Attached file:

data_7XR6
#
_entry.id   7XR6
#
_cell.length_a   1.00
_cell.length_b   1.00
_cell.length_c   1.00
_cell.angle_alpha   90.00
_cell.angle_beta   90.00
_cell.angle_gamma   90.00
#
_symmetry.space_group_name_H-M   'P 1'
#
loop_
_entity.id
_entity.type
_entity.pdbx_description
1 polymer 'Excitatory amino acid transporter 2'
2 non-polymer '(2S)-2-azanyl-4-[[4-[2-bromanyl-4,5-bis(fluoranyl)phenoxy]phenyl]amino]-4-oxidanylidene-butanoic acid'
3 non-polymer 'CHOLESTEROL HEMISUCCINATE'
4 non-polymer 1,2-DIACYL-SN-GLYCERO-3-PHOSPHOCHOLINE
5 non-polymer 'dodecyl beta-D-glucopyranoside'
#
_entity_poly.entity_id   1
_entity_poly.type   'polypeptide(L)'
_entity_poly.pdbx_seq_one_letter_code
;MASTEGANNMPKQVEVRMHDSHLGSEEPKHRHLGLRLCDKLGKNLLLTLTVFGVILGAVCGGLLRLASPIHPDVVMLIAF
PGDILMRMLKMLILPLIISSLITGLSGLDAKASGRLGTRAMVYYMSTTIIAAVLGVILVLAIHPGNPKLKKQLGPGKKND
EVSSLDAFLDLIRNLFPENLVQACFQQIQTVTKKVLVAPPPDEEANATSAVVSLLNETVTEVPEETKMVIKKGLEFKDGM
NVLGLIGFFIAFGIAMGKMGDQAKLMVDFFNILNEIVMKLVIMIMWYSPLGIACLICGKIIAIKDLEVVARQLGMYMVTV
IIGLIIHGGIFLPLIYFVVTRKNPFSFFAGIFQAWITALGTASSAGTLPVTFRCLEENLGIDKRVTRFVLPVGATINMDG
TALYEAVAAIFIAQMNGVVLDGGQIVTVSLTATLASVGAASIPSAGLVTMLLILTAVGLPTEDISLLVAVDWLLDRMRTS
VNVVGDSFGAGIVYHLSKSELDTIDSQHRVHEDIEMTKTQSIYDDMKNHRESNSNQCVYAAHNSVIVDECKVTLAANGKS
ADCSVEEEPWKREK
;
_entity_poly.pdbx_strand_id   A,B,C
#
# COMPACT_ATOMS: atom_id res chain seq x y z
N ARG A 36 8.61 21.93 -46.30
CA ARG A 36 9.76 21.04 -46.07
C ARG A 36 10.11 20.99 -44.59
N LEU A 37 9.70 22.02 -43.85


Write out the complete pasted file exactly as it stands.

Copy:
data_7XR6
#
_entry.id   7XR6
#
_cell.length_a   1.00
_cell.length_b   1.00
_cell.length_c   1.00
_cell.angle_alpha   90.00
_cell.angle_beta   90.00
_cell.angle_gamma   90.00
#
_symmetry.space_group_name_H-M   'P 1'
#
loop_
_entity.id
_entity.type
_entity.pdbx_description
1 polymer 'Excitatory amino acid transporter 2'
2 non-polymer '(2S)-2-azanyl-4-[[4-[2-bromanyl-4,5-bis(fluoranyl)phenoxy]phenyl]amino]-4-oxidanylidene-butanoic acid'
3 non-polymer 'CHOLESTEROL HEMISUCCINATE'
4 non-polymer 1,2-DIACYL-SN-GLYCERO-3-PHOSPHOCHOLINE
5 non-polymer 'dodecyl beta-D-glucopyranoside'
#
_entity_poly.entity_id   1
_entity_poly.type   'polypeptide(L)'
_entity_poly.pdbx_seq_one_letter_code
;MASTEGANNMPKQVEVRMHDSHLGSEEPKHRHLGLRLCDKLGKNLLLTLTVFGVILGAVCGGLLRLASPIHPDVVMLIAF
PGDILMRMLKMLILPLIISSLITGLSGLDAKASGRLGTRAMVYYMSTTIIAAVLGVILVLAIHPGNPKLKKQLGPGKKND
EVSSLDAFLDLIRNLFPENLVQACFQQIQTVTKKVLVAPPPDEEANATSAVVSLLNETVTEVPEETKMVIKKGLEFKDGM
NVLGLIGFFIAFGIAMGKMGDQAKLMVDFFNILNEIVMKLVIMIMWYSPLGIACLICGKIIAIKDLEVVARQLGMYMVTV
IIGLIIHGGIFLPLIYFVVTRKNPFSFFAGIFQAWITALGTASSAGTLPVTFRCLEENLGIDKRVTRFVLPVGATINMDG
TALYEAVAAIFIAQMNGVVLDGGQIVTVSLTATLASVGAASIPSAGLVTMLLILTAVGLPTEDISLLVAVDWLLDRMRTS
VNVVGDSFGAGIVYHLSKSELDTIDSQHRVHEDIEMTKTQSIYDDMKNHRESNSNQCVYAAHNSVIVDECKVTLAANGKS
ADCSVEEEPWKREK
;
_entity_poly.pdbx_strand_id   A,B,C
#
# COMPACT_ATOMS: atom_id res chain seq x y z
N ARG A 36 8.61 21.93 -46.30
CA ARG A 36 9.76 21.04 -46.07
C ARG A 36 10.11 20.99 -44.59
N LEU A 37 9.70 22.02 -43.85